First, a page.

Perry has been an active and visible worker for social justice, vigorously campaigning against homophobic laws throughout the United States. He has also testified before Congress on the subject of gays in the military.

President Jimmy Carter invited him to the White House to take part in a discussion of the civil rights of glbtq people in 1973. During the Clinton administration he participated in the White House Conference on AIDS (1993) and the White House Conference on Hate Crimes (1997). Perry was also among one hundred national spiritual leaders honored by Clinton at a 1997 White House event.

His Testimony

Perry has written and contributed to a number of books, including the autobiographical works The Lord Is My Shepherd and He Knows I'm Gay (1972) and Don't Be Afraid Anymore (1990). With Thomas L. P. Swicegood he co-authored Profiles in Gay & Lesbian Courage (1991), which presents the lives and work of such leaders as Harry Hay, Harvey Milk, Leonard Matlovich, and Barbara Gittings.

Speaking of the renewal of his faith after his suicide attempt, Perry described the great joy in his heart when he realized that his sexual orientation did not affect God's love for him. He has devoted his life and his considerable energy to sharing this message of hope.

His ideals and vision are reflected in his church's statement: "The Universal Fellowship of Metropolitan Community Churches is a Christian Church founded in and reaching beyond the Gay and Lesbian communities. We embody and proclaim Christian salvation and liberation, Christian inclusivity and community, and Christian social action and justice. We serve among those seeking the integration of their spirituality and sexuality."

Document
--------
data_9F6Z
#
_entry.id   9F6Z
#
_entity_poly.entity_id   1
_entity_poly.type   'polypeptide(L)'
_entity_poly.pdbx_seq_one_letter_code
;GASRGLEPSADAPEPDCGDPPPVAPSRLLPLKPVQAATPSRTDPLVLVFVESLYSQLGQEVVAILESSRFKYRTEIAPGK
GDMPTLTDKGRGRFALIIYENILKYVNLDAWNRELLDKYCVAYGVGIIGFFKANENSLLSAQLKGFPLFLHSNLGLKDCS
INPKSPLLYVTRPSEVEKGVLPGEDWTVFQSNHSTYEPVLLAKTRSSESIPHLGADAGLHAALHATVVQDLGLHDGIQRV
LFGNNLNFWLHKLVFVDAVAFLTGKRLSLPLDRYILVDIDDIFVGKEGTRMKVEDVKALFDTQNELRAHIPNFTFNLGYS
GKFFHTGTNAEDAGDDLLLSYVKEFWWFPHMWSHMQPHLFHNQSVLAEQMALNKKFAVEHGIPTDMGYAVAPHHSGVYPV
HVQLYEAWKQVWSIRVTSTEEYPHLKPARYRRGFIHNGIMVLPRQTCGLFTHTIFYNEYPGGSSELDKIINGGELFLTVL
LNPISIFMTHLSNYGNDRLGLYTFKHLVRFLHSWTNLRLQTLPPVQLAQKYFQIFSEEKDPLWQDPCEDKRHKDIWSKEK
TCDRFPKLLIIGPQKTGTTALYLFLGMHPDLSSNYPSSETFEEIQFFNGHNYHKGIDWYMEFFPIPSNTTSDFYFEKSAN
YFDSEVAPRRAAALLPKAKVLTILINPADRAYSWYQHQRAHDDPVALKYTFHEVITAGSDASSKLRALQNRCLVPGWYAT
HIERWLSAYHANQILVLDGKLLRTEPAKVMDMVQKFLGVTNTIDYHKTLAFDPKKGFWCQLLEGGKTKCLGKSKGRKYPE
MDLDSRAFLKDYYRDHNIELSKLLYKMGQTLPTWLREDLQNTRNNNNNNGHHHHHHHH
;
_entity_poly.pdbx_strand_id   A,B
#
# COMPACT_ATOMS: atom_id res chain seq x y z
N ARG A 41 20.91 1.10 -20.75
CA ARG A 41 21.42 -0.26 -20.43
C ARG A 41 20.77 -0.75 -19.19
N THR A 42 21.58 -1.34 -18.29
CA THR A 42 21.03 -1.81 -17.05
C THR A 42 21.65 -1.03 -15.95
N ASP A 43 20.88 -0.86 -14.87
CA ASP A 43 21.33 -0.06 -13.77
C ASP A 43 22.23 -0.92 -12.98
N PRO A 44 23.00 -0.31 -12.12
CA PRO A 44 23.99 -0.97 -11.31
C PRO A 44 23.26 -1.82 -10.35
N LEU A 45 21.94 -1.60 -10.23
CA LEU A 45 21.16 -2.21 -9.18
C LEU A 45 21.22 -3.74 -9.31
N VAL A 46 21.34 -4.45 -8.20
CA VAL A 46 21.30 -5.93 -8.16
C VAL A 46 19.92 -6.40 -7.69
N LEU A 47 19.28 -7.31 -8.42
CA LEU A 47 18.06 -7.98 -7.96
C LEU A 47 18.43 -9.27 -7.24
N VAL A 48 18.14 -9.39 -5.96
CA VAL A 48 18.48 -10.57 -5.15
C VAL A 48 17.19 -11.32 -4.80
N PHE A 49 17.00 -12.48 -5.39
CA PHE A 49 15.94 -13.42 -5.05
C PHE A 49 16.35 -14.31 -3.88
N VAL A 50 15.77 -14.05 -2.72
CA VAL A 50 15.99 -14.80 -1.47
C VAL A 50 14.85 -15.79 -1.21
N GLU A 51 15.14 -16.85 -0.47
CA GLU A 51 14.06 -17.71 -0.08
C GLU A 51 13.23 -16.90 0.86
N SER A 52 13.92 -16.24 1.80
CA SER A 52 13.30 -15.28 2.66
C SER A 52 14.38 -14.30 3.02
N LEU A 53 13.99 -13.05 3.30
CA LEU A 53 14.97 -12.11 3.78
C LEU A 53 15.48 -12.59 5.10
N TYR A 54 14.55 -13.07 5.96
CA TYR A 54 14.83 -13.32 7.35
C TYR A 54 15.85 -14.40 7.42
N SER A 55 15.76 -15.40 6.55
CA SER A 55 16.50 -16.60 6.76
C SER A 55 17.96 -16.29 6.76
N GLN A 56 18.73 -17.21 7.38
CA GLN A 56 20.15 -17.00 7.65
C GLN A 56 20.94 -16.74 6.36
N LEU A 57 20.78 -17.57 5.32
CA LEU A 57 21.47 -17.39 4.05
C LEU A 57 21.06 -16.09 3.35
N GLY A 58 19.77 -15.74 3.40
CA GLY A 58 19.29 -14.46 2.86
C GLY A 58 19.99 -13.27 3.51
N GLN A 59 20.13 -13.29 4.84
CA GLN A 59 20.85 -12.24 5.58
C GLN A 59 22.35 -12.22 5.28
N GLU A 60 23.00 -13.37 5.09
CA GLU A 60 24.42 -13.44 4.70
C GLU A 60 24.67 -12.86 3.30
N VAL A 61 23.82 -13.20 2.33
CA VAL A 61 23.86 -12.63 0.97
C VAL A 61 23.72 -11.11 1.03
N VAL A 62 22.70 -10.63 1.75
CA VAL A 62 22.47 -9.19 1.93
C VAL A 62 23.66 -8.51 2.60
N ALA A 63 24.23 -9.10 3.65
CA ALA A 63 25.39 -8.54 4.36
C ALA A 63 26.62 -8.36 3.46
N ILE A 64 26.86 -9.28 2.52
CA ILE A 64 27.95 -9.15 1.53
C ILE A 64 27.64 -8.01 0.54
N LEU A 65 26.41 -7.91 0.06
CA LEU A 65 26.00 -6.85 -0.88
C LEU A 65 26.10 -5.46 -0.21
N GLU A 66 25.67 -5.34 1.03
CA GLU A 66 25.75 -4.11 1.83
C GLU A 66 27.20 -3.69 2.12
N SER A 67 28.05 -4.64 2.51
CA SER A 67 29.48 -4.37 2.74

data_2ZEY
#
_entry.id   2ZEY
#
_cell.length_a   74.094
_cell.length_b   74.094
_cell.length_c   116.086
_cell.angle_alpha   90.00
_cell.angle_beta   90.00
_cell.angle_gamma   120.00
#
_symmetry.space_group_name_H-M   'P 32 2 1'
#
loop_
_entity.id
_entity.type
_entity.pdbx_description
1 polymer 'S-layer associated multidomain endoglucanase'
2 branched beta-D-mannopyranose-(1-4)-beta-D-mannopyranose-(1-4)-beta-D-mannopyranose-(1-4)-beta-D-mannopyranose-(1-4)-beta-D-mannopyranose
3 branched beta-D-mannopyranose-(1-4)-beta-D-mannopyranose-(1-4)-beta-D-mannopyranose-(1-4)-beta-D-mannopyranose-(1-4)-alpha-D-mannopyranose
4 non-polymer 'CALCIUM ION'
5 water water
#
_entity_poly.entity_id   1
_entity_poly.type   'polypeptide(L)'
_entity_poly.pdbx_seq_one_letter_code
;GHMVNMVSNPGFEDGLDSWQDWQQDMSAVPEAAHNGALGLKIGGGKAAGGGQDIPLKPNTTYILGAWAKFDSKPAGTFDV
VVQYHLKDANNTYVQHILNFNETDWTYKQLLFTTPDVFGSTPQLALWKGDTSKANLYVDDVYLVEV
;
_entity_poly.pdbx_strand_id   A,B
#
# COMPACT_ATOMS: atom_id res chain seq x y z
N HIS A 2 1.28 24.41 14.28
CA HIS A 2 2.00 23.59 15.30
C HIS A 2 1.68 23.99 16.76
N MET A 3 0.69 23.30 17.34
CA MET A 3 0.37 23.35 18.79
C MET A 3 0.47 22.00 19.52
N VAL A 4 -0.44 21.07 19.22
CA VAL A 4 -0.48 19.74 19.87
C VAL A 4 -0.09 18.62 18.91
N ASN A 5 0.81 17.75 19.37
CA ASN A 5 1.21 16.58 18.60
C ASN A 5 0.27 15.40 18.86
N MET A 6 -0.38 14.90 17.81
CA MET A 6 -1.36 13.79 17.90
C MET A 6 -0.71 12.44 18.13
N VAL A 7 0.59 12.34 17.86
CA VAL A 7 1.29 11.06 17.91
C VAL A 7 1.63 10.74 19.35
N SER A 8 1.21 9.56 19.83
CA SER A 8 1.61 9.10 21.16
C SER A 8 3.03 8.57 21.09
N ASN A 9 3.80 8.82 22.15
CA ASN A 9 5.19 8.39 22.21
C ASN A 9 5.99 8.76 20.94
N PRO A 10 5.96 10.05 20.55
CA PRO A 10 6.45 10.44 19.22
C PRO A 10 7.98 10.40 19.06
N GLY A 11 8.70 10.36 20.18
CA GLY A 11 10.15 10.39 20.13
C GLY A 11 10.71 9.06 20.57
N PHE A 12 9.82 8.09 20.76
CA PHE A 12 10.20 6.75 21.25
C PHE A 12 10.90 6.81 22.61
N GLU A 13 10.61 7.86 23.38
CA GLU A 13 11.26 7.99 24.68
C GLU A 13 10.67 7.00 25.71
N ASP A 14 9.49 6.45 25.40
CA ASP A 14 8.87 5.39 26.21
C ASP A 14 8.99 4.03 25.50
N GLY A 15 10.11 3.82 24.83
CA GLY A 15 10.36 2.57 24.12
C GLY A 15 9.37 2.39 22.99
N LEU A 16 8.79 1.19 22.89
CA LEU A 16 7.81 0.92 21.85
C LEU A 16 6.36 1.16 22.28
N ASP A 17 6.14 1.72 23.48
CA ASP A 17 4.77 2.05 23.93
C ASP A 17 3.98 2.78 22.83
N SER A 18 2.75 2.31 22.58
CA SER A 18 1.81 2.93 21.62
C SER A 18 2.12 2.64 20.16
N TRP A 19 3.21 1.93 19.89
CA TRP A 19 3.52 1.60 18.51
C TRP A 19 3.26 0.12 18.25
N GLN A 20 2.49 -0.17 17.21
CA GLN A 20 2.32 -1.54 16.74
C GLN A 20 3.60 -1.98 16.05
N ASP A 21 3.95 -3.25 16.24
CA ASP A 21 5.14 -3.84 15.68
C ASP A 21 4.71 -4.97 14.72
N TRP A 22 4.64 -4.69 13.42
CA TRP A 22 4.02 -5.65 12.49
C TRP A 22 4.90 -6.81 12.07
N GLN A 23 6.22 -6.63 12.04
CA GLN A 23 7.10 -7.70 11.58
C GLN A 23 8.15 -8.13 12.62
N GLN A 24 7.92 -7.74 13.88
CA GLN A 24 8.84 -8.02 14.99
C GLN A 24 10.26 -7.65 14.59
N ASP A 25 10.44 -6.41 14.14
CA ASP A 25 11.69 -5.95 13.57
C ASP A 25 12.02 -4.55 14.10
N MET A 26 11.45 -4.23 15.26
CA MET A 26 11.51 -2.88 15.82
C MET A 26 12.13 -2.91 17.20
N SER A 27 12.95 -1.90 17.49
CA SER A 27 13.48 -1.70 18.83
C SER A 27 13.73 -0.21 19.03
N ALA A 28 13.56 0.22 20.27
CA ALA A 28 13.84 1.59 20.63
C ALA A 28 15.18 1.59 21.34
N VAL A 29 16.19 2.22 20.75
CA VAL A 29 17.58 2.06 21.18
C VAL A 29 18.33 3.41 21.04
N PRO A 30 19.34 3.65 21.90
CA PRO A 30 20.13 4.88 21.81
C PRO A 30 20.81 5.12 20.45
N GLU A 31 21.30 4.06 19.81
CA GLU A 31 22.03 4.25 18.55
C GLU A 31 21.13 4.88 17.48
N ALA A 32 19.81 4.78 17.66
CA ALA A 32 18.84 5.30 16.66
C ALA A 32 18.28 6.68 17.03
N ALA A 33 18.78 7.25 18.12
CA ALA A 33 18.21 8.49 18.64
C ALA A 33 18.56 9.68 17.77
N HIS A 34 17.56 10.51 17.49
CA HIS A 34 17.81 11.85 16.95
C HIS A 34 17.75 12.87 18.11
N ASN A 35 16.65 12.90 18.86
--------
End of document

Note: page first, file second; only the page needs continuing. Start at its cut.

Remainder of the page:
Linda Rapp

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Allen, Martha Sawyer. "The Love of God." Star Tribune (Minneapolis) (April 6, 2002): 7B.

Arnold, Lee. "Perry, Troy D." Who's Who in Contemporary Gay & Lesbian History from World War II to the Present Day. Robert Aldrich and Garry Wotherspoon, eds. New York: Routledge, 2001. 325-26.

McMullen, Cary. "Finding Faith through Fire; Man Founded Church for Gays after Being Shunned by Traditional Churches." Ledger (Lakeland, Fla.) (August 23, 1997): D3.

Metropolitan Community Churches.

Nolan, Bruce. "Service Remembers Upstairs Fire Victims." Times-Picayune (New Orleans) (June 25, 1998): B1.

Perry, Troy D., with Thomas L.P. Swicegood. Don't Be Afraid Anymore. New York: St. Martin's Press, 1990.

Price, Deb. "Gay Preacher Knows God Called Him." San Francisco Examiner (March 14, 1995): C7.

Sears, James T. Rebels, Rubyfruit, and Rhinestones: Queering Space in the Stonewall South. New Brunswick, N. J.: Rutgers University Press, 2001.


    Citation Information
    Author: Rapp, Linda  
    Entry Title: Perry, Troy  
    General Editor: Claude J. Summers  
    Publication Name: glbtq: An Encyclopedia of Gay, Lesbian, Bisexual,
Transgender, and Queer Culture
    Publication Date: 2004  
    Date Last Updated August 17, 2005  
    Web Address  
    Publisher glbtq, Inc.
1130 West Adams
Chicago, IL   60607
    Today's Date  
    Encyclopedia Copyright: © 2002-2006, glbtq, Inc.  
    Entry Copyright © 2004, glbtq, inc.